Fri, 16 Feb 2001 00:52:28 +0100
At 00:43 +0300 2001/02/16, Alexander Cherepanov wrote:
>> If a sentence cannot be parsed by a human, it is of little use in the
>> human world I gather.
>Such a sentence _without markup_ cannot be parsed by a human, so it's
>useless when it doesn't have markup; I agree. But the author adds markup to
>the sentence, so it becomes useful. I'ld like to emphasize that the author
>doesn't parse anything (except his thoughts; and his thoughts are already
>markuped:-)) when he adds markup to his sentence.
But what do you mean with the word "markup"; is that the same thing as any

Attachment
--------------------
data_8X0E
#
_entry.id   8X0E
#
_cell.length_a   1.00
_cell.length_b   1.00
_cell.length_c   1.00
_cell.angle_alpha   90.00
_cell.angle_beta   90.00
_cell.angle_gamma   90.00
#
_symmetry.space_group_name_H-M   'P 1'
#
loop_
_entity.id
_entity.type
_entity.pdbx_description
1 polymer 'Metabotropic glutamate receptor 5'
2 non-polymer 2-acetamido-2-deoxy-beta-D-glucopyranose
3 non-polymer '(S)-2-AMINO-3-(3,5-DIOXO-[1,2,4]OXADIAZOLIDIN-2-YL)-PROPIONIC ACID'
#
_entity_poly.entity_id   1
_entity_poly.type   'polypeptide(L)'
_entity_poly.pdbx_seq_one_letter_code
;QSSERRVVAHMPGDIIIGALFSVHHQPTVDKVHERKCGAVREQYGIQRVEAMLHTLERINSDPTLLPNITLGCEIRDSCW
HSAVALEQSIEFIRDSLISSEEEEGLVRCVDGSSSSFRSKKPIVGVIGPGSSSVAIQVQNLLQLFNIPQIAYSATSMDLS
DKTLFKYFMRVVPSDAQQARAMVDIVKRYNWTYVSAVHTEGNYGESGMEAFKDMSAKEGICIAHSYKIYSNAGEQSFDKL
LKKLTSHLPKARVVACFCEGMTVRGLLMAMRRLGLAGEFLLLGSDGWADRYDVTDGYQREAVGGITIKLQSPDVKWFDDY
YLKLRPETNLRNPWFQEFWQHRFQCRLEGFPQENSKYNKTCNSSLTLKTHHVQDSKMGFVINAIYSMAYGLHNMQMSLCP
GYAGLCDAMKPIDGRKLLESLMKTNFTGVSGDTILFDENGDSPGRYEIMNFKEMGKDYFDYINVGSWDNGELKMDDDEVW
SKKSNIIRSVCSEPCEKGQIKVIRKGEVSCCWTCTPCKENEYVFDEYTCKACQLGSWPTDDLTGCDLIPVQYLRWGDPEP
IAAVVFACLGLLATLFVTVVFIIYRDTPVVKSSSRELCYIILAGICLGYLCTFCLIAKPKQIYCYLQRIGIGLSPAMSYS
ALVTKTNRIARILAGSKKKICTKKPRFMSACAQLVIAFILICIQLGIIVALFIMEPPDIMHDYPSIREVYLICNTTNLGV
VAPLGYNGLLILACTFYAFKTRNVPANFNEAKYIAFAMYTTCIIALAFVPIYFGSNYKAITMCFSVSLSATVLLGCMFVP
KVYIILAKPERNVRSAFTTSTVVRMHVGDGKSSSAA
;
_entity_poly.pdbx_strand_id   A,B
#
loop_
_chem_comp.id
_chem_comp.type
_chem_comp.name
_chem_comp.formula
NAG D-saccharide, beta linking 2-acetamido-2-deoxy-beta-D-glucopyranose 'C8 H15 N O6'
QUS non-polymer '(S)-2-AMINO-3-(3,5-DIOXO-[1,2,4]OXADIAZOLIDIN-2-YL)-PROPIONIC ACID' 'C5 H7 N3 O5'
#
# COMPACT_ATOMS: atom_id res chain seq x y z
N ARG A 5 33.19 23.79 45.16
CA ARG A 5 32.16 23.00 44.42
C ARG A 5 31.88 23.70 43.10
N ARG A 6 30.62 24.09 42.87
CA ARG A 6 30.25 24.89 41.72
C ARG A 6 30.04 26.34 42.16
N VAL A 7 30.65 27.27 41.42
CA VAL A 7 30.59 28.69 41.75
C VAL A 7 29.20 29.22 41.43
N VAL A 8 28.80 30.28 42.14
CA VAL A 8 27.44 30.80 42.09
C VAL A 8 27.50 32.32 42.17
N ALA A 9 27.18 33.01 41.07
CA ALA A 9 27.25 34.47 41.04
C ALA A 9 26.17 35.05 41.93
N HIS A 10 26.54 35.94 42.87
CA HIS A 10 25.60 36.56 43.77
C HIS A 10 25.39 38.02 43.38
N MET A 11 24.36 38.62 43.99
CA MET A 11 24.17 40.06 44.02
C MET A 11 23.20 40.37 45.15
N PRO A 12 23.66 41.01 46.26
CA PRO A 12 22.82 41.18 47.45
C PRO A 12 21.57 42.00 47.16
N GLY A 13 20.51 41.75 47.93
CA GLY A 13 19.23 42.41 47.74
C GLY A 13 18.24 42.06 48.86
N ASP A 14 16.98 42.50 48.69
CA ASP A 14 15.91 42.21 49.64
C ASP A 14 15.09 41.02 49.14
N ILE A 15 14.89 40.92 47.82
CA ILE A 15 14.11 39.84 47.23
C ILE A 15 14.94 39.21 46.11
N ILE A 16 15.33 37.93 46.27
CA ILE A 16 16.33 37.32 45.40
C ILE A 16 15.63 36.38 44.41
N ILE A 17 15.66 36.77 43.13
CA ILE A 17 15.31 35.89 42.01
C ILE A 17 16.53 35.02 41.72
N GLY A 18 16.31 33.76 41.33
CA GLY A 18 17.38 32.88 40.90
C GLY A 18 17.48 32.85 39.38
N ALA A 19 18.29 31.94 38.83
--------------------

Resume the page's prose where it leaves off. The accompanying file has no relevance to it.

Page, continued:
contextual information, or does it mean certain marks on some words or
groups? -- You can easily make a sentence like
The gap in the last formula should be
made like in the first one and the gap should be made like in the
(humanly) parsable by adding a sentence
Note that the second "gap" is a mathematical object, or putting it
somewhere else, like a different file, which is a way to represent fonts
and styles in some text editors. -- So the information must be provided
somehow, by syntax context, experience, etc, but not necessarily by what is
called "markup" in the sense of todays markup languages.
-- The only thing that matters is how useful it is to the authors in
forwarding their intent, and a more advanced grammar can help there.